MY KENTUCKY: Walker opens the new west

By Sam Terry Managing Editor Jobe Publishing, Inc. Dr. Thomas Walker’s journal entry for April 13, 1750 is the first written record of a non-Native American at the place now known as the Cumberland Gap. He and five other men – Ambrose Powell, William Tomlinson, Colby Chew, Henry Lawless, and John Hughs – set out…

MY KENTUCKY: The Kentucky Tragedy

By Sam Terry Managing Editor Jobe Publishing, Inc. Robert Penn Warren, who would become a Pulitzer Prize-winning novelist, poet, and literary critic was born in Guthrie, Kentucky on April 24, 1905. While Warren is one of the Commonwealth’s most accomplished offspring, one of his most popular books, World Enough and Time (published 1950) is based…

MY KENTUCKY: Baseball’s Kentucky Colonel

By Sam Terry Managing Editor Jobe Publishing, Inc. On April 16, 1925, Earle Bryan Combs, a native of Pebworth in Owsley County, Kentucky made his debut with the New York Yankees, beginning a major league baseball career that would last until 1935. Combs began playing baseball as a youngster using tree limbs and balls made…

MY KENTUCKY: Football in a cow pasture

By Sam Terry Managing Editor Jobe Publishing, Inc. On April 9, 1880 Centre College and Kentucky University (Kentucky’s A&M College that later reverted to its historic name of Transylvania University) played the first football game in Kentucky. Some historians believe it was the first intercollegiate football game played in the south, others think it was…

MY KENTUCKY: The Swedish Nightingale’s Visit

By Sam Terry Managing Editor Jobe Publishing, Inc. “Lind Mania” was the term the American press used to describe the immense popularity of Jenny Lind as she traveled through the country on a tour that included Kentucky’s cave region. Known as the “Swedish Nightingale,” Lind was highly regarded as a vocalist of immense talent whose…

MY KENTUCKY: Fabulous history-makers

By Sam Terry Managing Editor Jobe Publishing, Inc. Seventy years ago this month Coach Adolph Rupp’s legendary basketball team, “The Fabulous Five,” ushered in a new era in University of Kentucky sports. Rupp boasted that the team was “the greatest basketball team of all time.” The celebrated quintet consisted of forward Wallace “Wah-Wah” Jones, guards…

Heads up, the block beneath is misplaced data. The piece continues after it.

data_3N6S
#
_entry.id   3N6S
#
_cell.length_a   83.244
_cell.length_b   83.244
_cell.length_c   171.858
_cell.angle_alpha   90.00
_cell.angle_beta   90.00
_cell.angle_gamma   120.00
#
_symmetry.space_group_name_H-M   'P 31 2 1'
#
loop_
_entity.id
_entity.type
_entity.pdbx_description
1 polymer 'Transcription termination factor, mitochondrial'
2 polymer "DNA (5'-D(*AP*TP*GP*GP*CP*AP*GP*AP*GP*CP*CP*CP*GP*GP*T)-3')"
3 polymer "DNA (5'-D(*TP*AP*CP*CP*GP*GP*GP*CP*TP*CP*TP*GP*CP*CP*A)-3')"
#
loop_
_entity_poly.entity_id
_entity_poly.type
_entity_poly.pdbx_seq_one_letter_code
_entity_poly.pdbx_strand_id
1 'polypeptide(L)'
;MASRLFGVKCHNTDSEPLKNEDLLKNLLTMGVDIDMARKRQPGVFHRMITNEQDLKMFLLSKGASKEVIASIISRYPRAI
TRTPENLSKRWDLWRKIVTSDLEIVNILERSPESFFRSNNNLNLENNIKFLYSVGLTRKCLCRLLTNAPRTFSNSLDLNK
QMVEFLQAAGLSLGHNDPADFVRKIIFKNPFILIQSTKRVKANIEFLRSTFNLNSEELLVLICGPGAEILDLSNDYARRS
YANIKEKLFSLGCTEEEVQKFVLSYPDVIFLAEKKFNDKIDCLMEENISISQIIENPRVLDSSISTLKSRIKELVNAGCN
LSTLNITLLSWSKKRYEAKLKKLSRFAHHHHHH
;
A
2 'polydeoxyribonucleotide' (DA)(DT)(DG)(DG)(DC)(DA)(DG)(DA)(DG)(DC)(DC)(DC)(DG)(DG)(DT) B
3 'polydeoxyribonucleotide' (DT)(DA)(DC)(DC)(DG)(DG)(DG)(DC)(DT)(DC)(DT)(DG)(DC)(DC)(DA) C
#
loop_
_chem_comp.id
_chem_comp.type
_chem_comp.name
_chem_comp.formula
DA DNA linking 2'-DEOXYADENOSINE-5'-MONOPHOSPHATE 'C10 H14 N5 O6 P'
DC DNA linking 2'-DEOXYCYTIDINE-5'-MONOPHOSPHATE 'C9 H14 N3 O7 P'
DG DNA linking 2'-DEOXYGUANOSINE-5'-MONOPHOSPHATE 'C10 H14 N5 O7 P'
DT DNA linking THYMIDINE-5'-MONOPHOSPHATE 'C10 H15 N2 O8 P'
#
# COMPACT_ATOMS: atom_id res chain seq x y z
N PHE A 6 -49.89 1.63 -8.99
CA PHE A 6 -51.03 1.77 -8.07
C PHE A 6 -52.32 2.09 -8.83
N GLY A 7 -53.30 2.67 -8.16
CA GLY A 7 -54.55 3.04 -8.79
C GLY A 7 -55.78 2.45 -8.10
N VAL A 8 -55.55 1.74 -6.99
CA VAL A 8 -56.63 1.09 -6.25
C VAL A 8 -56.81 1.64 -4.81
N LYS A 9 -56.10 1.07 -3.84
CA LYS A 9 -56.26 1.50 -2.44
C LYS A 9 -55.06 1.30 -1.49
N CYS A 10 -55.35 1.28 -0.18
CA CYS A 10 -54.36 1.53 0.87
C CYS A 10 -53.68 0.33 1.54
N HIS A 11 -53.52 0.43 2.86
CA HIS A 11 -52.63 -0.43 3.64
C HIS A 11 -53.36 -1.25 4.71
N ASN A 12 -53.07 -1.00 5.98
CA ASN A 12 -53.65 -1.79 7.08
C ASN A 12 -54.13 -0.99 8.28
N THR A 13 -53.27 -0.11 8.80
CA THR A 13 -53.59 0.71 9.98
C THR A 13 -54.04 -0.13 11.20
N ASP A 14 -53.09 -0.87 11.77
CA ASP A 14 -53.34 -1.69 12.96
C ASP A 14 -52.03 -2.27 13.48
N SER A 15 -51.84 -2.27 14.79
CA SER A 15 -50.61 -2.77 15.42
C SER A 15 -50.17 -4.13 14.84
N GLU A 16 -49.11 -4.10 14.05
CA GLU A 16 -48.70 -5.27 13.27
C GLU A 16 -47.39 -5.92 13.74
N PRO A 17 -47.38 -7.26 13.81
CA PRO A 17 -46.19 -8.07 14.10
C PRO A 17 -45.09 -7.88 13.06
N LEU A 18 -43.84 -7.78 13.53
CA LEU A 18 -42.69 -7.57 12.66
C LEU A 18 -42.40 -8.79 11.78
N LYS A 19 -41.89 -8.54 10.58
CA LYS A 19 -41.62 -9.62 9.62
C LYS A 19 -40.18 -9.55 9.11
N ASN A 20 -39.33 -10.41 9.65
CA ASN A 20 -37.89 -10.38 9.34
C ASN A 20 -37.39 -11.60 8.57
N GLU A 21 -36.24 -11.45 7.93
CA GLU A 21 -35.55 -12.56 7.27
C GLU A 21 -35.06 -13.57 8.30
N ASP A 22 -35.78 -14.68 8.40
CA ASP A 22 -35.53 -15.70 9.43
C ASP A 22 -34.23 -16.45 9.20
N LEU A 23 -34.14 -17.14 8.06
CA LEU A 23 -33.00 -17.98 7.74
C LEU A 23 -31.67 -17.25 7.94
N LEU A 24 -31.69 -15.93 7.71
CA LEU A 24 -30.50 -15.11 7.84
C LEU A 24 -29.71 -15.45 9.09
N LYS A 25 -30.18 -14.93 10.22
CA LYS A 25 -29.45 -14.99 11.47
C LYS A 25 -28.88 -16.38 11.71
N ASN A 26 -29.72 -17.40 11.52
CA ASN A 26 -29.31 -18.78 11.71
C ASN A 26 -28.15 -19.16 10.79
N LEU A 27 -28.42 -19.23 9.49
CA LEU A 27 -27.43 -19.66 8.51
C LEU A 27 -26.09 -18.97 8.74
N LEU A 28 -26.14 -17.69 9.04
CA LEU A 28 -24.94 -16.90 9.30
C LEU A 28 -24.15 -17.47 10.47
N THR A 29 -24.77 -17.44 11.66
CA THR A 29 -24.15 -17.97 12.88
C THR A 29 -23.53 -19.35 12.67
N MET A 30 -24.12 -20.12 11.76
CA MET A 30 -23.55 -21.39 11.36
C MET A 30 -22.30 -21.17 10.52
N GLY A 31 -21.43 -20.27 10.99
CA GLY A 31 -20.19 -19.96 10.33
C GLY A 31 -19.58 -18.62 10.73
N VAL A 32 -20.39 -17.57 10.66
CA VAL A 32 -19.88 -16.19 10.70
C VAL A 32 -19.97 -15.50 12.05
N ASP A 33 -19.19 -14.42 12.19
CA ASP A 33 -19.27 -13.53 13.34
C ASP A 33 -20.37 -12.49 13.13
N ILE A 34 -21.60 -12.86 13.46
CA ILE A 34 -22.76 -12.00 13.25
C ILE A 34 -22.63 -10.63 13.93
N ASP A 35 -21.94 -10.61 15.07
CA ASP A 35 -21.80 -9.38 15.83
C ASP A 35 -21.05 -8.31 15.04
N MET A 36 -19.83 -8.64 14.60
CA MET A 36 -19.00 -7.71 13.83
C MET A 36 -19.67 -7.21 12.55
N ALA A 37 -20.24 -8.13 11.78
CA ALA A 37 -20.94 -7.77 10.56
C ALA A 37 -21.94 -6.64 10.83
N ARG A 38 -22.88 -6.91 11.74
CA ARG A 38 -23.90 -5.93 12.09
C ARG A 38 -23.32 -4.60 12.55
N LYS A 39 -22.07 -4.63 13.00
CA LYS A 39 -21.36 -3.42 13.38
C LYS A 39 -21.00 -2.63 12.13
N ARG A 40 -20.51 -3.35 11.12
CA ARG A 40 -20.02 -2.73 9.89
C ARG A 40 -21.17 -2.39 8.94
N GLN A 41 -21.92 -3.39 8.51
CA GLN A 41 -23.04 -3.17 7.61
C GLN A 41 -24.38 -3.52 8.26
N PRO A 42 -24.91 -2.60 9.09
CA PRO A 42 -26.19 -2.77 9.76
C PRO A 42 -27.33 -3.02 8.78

MY KENTUCKY: Westward ho!

By Sam Terry Managing Editor Jobe Publishing, Inc. The spring of 1775 was filled with momentous events in America, most related to tensions between the American colonies and their Mother Country: Patrick Henry delivered his famous words “Give me liberty or give me death,” Paul Revere made his legendary ride to warn of approaching British…

MY KENTUCKY: Duncan Hines recommends Col. Sanders’ Cafe

By Sam Terry Managing Editor Jobe Publishing, Inc. Bowling Green native Duncan Hines published a new edition of his guidebook, Adventures in Good Eating, on March 11, 1939. As a salesman traveling across America in the 1930s, Hines began keeping notes on good places to eat along the country’s highways. Initially, Hines and his first…

MY KENTUCKY: The Commonwealth’s Golden Day

By Sam Terry Managing Editor Jobe Publishing, Inc. Few Americans today realize that our federal government began operating under the 1789 U.S. Constitution on March 4. While July 4 was our Declaration of Independence from Great Britain, March 4 was the birth of our national government and the date was honored for 140 years as…

MY KENTUCKY: Sousley raises the flag at Iwo Jima

By Sam Terry Managing Editor Jobe Publishing, Inc. Pvt. Franklin Runyon Sousley, a native of Hill Top in Fleming County Kentucky was one of the six U.S. Marines who raised the American flag on the crest of Mount Suribachi on February 23, 1945 during the Battle for Iwo Jima. Joe Rosenthal, an Associated Press photographer,…